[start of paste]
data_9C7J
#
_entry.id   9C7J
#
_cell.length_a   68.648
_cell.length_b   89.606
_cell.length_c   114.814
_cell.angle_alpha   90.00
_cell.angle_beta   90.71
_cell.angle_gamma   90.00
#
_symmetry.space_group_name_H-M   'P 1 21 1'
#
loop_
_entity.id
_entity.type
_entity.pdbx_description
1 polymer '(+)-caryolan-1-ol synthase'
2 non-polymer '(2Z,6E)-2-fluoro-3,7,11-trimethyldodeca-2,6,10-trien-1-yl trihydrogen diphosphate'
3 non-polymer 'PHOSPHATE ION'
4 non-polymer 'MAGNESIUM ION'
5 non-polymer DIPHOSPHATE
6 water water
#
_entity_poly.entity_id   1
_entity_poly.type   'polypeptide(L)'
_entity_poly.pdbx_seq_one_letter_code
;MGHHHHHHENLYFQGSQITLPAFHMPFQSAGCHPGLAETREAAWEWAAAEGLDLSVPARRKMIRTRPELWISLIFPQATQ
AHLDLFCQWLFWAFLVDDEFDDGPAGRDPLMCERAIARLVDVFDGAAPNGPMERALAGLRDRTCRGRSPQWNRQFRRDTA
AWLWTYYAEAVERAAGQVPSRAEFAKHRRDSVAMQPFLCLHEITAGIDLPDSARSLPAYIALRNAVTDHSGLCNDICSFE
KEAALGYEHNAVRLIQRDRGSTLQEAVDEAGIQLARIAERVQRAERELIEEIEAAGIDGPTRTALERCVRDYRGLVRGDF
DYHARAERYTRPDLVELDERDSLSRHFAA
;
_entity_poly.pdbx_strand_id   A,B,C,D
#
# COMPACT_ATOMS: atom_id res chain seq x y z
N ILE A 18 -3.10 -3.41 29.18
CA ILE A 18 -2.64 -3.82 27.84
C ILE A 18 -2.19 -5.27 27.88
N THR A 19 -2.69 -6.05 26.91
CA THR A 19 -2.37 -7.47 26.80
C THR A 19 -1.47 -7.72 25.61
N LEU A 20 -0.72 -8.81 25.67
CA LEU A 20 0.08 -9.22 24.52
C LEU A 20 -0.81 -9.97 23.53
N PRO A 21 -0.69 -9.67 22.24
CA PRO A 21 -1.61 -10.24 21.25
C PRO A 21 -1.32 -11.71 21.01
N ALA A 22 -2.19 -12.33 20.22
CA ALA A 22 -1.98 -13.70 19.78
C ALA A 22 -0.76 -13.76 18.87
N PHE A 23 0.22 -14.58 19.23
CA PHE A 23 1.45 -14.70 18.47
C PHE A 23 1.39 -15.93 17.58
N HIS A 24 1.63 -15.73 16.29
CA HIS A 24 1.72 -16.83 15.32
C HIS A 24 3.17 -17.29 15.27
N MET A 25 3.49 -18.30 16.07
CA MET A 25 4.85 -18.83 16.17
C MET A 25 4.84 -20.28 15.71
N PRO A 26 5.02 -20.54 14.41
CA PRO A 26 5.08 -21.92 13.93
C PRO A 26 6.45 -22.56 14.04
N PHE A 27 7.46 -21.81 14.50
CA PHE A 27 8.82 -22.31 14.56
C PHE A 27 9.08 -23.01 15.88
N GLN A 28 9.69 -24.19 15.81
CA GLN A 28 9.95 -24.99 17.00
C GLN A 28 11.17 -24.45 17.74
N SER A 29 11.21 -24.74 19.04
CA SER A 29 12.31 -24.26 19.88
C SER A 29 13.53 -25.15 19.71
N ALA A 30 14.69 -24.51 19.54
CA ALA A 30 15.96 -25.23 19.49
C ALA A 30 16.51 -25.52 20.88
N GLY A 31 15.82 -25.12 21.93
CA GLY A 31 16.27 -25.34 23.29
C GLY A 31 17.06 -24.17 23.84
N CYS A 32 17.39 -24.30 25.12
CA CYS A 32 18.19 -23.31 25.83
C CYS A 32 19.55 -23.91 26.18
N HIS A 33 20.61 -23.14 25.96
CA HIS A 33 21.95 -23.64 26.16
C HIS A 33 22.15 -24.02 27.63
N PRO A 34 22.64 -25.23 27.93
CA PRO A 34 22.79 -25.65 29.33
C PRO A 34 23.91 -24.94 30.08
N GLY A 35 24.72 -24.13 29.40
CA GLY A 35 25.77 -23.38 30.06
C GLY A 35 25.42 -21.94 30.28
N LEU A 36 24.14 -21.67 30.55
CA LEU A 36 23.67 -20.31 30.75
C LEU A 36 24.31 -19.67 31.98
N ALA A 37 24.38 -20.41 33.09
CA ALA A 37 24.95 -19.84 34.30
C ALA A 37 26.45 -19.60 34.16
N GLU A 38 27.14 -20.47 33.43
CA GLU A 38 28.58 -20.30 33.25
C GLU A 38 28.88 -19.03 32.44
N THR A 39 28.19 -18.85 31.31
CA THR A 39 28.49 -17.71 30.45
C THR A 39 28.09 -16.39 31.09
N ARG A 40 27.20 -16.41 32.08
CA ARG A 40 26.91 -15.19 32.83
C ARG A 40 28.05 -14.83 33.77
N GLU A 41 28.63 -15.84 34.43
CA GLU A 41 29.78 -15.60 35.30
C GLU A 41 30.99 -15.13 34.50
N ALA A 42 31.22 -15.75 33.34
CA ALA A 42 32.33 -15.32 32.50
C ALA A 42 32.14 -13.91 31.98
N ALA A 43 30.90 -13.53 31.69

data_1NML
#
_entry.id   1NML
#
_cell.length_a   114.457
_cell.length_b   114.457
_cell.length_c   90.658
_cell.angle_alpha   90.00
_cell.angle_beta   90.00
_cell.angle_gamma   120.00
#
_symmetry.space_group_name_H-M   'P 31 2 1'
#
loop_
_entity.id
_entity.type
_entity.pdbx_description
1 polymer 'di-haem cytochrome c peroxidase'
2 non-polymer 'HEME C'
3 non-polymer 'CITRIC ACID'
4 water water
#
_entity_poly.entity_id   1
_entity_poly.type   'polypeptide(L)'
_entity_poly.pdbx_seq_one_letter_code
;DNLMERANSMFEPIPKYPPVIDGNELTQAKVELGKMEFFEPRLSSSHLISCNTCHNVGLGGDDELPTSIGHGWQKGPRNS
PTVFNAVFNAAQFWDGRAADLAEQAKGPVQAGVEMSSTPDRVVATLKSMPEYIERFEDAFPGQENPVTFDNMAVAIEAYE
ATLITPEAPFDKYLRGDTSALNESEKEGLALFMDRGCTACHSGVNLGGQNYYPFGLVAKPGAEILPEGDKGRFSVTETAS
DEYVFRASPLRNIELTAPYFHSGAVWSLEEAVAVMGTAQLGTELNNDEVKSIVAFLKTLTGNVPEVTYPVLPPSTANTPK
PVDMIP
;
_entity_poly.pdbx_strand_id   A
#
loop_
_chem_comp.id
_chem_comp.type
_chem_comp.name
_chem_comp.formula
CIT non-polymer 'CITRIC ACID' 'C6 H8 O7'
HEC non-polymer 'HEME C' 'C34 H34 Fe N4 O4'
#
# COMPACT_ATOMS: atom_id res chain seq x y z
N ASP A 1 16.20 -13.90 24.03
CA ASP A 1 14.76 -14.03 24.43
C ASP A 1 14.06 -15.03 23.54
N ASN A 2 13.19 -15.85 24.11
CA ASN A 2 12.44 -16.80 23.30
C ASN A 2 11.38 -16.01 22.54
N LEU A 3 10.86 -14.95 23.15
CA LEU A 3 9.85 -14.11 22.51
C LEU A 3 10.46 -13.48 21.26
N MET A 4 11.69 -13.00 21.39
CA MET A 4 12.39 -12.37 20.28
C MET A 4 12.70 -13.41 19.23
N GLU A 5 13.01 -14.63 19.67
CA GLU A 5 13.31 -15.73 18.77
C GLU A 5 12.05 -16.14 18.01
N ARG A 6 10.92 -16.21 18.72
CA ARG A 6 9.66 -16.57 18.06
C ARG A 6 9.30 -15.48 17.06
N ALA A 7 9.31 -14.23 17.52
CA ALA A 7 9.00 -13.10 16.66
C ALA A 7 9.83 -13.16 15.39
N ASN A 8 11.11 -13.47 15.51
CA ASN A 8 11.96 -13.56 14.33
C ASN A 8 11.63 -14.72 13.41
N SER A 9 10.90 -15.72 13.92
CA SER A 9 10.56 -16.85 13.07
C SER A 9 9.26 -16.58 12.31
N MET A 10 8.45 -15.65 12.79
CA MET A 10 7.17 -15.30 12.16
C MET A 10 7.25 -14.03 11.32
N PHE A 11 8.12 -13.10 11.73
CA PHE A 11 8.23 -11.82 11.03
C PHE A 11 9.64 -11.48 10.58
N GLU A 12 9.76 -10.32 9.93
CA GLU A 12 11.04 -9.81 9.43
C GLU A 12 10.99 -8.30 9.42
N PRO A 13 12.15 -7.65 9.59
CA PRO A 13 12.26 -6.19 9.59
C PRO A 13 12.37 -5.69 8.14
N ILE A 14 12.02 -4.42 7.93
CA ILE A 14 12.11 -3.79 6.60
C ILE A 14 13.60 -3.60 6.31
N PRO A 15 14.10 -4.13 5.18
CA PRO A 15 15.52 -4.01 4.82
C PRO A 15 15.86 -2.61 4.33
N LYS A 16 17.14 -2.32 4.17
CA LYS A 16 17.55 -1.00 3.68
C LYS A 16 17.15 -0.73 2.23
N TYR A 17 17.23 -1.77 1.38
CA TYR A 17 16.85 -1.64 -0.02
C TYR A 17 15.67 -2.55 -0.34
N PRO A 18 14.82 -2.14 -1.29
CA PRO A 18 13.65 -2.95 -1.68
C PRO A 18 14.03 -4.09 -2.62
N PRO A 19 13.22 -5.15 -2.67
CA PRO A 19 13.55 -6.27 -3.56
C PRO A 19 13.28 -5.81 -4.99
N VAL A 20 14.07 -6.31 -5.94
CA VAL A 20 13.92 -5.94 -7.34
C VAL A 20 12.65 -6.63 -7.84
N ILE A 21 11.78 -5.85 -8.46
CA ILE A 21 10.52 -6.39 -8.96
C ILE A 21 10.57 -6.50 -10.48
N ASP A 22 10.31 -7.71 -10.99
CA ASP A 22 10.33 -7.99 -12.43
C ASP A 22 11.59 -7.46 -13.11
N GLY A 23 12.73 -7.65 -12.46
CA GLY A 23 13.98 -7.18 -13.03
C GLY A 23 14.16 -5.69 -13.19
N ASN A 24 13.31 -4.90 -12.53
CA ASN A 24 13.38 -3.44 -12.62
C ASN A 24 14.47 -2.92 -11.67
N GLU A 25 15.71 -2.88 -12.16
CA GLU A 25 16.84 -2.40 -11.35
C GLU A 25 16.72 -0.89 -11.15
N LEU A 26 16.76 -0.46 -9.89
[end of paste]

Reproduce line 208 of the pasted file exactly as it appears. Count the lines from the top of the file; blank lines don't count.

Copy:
C PRO A 18 14.03 -4.09 -2.62